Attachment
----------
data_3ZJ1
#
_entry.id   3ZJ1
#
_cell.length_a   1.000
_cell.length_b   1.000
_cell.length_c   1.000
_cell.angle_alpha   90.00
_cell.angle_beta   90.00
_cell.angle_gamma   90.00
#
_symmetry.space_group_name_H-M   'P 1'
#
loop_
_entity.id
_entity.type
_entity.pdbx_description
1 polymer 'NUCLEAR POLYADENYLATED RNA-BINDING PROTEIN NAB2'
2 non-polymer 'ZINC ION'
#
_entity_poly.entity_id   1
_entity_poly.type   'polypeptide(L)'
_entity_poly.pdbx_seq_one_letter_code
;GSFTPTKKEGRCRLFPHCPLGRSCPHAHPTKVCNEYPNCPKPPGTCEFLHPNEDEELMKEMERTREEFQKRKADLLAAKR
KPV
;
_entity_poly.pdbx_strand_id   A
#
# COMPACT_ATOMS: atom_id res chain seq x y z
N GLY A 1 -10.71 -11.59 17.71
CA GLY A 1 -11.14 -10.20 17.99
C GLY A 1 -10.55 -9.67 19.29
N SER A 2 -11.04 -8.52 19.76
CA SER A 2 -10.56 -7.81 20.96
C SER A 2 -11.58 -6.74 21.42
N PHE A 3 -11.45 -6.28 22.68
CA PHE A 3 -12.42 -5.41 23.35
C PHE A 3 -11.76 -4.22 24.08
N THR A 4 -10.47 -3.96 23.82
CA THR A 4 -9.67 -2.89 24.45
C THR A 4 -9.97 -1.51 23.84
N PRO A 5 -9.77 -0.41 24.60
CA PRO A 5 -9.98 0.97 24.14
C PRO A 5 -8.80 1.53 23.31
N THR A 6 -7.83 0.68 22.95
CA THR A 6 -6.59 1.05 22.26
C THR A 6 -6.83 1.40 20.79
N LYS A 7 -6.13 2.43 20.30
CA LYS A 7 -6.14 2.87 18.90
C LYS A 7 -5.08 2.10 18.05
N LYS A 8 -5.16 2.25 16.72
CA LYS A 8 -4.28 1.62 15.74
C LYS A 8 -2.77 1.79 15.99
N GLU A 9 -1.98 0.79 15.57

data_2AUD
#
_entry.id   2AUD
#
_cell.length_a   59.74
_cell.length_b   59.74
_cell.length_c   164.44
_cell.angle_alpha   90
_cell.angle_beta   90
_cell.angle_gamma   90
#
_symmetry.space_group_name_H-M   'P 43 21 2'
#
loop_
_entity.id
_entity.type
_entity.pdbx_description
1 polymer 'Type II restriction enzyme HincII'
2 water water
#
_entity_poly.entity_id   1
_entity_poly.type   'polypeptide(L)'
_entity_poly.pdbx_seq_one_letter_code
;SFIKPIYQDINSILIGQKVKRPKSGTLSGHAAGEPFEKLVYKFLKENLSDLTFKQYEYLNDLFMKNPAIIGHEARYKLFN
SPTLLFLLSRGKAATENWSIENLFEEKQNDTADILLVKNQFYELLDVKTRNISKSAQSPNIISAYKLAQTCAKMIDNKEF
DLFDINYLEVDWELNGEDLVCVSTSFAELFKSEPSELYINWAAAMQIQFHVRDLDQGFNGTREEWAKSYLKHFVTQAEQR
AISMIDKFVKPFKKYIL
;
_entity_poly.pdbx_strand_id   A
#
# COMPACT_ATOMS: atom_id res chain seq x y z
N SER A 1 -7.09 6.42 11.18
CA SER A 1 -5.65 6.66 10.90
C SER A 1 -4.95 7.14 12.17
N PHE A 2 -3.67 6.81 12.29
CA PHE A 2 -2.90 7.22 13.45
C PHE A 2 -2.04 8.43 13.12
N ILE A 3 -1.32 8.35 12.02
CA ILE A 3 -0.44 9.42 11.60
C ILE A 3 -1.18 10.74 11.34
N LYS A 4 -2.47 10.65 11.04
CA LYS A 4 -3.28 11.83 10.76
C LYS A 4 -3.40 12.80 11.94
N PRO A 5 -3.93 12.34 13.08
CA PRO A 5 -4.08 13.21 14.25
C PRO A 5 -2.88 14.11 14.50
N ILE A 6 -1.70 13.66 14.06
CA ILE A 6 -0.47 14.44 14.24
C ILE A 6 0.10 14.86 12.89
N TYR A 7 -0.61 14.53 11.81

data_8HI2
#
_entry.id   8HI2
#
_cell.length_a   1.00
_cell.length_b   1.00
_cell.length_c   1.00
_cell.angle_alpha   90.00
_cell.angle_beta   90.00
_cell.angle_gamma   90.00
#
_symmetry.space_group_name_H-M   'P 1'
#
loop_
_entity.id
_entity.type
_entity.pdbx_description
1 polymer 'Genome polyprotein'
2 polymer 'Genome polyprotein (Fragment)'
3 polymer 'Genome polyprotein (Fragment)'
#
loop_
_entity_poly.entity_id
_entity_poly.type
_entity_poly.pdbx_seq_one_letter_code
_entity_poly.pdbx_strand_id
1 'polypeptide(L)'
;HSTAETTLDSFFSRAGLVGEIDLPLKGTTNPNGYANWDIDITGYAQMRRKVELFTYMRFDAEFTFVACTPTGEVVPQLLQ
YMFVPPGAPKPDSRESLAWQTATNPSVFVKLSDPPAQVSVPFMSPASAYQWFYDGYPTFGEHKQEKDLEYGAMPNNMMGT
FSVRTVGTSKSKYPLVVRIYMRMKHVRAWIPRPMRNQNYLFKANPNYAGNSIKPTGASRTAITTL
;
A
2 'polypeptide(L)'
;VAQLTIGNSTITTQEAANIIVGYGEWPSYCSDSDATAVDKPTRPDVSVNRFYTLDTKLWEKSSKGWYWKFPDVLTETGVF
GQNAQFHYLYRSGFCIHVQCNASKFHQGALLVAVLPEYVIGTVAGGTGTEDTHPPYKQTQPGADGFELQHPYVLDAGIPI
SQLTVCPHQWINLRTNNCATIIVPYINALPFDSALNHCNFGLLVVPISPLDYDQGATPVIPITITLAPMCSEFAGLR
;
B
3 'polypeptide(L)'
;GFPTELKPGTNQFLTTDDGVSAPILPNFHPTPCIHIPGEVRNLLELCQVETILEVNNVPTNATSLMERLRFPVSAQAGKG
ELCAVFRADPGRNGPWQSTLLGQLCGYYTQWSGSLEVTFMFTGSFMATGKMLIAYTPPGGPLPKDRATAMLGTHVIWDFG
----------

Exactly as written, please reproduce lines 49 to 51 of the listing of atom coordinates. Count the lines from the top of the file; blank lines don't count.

CA LYS A 7 -6.14 2.87 18.90
C LYS A 7 -5.08 2.10 18.05
N LYS A 8 -5.16 2.25 16.72